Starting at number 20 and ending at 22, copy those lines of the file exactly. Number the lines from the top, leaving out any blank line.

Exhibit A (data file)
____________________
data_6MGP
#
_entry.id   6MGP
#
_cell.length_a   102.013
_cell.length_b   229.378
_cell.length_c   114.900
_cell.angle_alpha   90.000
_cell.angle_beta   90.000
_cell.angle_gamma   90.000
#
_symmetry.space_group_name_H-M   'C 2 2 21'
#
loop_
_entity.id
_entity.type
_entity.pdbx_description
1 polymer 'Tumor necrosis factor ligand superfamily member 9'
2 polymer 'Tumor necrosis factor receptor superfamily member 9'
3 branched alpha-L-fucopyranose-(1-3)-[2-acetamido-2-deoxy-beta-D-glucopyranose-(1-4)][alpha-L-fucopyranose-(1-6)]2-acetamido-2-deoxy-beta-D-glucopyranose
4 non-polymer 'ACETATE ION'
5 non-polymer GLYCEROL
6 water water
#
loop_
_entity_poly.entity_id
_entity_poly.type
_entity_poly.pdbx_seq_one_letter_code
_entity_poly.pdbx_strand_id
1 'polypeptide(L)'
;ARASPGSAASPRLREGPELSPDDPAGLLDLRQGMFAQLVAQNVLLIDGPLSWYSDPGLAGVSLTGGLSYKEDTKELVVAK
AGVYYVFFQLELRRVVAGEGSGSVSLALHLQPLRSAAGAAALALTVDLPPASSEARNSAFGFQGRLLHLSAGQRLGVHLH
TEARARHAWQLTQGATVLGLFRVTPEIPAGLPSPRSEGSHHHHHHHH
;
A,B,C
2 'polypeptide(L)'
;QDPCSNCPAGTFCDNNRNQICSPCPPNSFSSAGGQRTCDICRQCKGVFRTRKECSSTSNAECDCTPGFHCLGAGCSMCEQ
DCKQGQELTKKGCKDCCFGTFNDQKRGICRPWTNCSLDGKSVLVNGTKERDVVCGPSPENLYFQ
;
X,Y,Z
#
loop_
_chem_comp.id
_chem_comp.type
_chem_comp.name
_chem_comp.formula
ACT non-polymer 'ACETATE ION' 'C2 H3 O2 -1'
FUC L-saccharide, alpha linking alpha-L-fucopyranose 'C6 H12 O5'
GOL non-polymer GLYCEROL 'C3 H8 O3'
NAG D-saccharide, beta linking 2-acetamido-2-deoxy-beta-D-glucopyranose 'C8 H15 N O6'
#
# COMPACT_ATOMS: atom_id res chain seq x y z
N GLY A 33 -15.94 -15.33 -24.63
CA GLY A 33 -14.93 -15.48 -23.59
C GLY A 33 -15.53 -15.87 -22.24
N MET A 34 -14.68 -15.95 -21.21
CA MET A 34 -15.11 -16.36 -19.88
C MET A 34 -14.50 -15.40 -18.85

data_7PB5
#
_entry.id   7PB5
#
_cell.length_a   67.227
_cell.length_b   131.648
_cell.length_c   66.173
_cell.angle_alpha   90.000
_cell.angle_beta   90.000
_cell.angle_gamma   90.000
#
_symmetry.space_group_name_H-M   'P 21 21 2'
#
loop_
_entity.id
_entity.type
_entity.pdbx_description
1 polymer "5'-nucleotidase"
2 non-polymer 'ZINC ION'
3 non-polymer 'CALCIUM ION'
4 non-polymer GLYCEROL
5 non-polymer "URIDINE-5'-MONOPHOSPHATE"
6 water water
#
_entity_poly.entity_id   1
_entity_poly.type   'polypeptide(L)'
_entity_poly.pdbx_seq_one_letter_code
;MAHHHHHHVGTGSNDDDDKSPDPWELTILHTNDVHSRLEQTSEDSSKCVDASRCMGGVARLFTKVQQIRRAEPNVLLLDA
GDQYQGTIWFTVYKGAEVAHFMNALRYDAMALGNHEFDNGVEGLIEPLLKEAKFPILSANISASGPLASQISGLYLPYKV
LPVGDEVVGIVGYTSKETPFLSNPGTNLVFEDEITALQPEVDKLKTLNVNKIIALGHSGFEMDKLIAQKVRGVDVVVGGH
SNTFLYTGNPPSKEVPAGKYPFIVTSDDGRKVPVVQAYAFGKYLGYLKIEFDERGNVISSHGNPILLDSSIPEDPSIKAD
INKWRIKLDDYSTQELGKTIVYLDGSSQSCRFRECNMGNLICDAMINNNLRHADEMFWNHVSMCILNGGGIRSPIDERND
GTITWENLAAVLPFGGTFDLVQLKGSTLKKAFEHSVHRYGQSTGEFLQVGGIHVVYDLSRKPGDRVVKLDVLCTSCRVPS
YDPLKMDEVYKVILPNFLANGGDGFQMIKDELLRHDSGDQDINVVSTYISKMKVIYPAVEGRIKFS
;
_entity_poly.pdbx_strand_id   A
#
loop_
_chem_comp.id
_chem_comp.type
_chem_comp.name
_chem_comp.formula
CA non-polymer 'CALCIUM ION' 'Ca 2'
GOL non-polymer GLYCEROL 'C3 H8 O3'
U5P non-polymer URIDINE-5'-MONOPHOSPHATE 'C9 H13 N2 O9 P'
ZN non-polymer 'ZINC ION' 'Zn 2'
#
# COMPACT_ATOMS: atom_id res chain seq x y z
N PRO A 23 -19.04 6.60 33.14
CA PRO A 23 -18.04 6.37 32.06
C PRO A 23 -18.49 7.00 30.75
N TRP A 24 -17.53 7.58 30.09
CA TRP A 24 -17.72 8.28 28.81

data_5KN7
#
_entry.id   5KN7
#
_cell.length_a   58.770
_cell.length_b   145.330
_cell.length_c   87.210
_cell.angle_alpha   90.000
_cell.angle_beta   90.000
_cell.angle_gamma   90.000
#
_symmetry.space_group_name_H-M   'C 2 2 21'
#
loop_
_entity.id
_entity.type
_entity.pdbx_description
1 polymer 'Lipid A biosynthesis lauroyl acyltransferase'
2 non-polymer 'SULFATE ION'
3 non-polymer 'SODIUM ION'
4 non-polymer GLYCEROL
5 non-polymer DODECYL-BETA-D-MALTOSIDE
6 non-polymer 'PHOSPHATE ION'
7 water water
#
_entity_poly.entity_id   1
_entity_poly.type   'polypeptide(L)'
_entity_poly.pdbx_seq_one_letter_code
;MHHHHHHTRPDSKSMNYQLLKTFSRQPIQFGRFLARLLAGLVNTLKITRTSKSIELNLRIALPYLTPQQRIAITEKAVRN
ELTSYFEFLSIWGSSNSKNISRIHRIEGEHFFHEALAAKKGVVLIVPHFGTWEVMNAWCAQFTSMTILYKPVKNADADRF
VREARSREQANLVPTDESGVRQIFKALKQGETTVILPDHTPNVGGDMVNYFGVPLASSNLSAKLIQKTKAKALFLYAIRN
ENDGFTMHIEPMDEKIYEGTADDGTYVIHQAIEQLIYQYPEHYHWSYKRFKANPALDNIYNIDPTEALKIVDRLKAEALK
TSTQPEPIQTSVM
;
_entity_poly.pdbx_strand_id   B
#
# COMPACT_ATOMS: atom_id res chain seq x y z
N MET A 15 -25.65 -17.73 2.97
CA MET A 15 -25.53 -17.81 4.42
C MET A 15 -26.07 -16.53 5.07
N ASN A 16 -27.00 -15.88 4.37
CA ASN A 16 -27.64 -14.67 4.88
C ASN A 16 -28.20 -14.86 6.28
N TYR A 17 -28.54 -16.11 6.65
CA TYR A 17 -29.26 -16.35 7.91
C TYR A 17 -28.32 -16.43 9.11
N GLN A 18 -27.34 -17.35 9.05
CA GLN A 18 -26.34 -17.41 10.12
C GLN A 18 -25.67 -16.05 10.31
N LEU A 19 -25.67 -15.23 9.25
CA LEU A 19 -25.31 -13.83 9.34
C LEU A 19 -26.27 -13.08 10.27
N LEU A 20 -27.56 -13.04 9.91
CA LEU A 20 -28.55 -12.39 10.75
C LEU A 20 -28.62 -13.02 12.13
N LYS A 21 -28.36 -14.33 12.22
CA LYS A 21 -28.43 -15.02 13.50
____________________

3 branched alpha-L-fucopyranose-(1-3)-[2-acetamido-2-deoxy-beta-D-glucopyranose-(1-4)][alpha-L-fucopyranose-(1-6)]2-acetamido-2-deoxy-beta-D-glucopyranose
4 non-polymer 'ACETATE ION'
5 non-polymer GLYCEROL